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Gov. Tony Evers delivered his weekly radio address Thursday on $45 million in new funds he and Attorney General Josh Kaul plan to put into violence prevention and crime-victim support.
On Wednesday they announced that the money, from American Rescue Plan Act federal dollars, would be split: $25 million would go for statewide research seeking community solutions into violence prevention and $20 million would support providers helping crime victims.
The governor labeled the cycle of violence and crime “much like the pandemic” as “another public health crisis.”
Evers said the funds were designed to enhance economic recovery, building on his previous rescue fund allocations tied to mental and physical health care, education and support for kids and families.
“Violence in our communities, like any public health issue, is not inevitable, and that’s why we’re investing $25 million of these dollars toward stopping violence before it begins,” said Evers in his radio spot. “The cycle of violence is not a foregone conclusion and today we have the chance to interrupt the cycle and build the sort of future we want for our state.”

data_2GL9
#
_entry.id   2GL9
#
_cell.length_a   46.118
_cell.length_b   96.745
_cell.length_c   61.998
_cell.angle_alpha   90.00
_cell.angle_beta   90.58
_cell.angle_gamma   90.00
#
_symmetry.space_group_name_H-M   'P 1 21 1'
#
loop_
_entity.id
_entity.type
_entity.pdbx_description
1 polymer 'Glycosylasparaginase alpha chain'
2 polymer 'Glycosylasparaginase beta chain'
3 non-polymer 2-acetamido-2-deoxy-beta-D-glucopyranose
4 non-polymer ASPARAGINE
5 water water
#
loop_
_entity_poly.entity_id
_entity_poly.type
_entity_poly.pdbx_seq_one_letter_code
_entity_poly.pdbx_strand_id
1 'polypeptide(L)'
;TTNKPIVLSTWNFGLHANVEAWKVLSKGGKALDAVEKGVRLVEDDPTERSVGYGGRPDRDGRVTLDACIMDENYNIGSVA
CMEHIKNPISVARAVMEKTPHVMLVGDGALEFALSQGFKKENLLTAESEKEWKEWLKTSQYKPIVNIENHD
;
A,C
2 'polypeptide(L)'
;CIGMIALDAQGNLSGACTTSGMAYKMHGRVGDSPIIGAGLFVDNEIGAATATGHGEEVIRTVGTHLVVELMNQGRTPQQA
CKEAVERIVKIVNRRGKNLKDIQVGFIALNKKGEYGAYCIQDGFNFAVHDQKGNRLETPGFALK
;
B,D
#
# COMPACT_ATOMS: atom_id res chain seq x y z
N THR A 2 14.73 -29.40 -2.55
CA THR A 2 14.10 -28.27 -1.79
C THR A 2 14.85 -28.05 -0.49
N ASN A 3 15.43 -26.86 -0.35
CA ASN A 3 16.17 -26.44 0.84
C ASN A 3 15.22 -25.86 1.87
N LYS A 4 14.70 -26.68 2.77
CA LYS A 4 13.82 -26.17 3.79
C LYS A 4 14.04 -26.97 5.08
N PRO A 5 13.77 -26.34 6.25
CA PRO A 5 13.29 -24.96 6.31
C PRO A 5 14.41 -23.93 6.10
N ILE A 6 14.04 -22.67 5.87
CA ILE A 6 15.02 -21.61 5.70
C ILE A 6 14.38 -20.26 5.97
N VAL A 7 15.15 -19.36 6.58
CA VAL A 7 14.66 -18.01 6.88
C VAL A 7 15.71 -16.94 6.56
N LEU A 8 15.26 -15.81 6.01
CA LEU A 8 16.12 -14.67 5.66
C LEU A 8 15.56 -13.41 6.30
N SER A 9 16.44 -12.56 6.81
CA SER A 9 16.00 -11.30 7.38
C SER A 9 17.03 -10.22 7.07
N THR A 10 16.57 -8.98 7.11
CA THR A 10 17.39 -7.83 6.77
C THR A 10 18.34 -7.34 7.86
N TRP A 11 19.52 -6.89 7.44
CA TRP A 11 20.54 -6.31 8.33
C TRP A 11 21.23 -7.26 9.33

Funding for crime victims support will help replace some of the multimillion-dollar shortfall in federal funding under the Victims of Crime Act, said Kaul. While federal funding has gone down, programs addressing crime prevention and helping victims in Wisconsin have reported increased demand during the pandemic. The Department of Justice will award the $20 million to service providers. Kaul said it “will provide majority support to efforts to stop crime before it happens.”
Wisconsin Coalition Against Sexual Assault — the only statewide membership, training and technical assistance agency for sexual assult service providers, according to Evers — will receive $100,000. The governor included that funding in his 2021-23 biennial budget plan, but the money was cut by the Legislature.
The allocation of the funds was lauded by Reggie Moore, the director of Violence Prevention Policy and Engagement for the Medical College’s Comprehensive Injury Center.
“The American Rescue Plan has provided an unprecedented opportunity for local and state leaders to invest in comprehensive approaches to violence prevention that are rooted in public health and smart on public safety,” said Moore in a statement.
Evers ended his radio address on this note: “As our state and economy continue to bounce back, we have the opportunity to not just recover from the pandemic but to build the sort of future we want for our state.”
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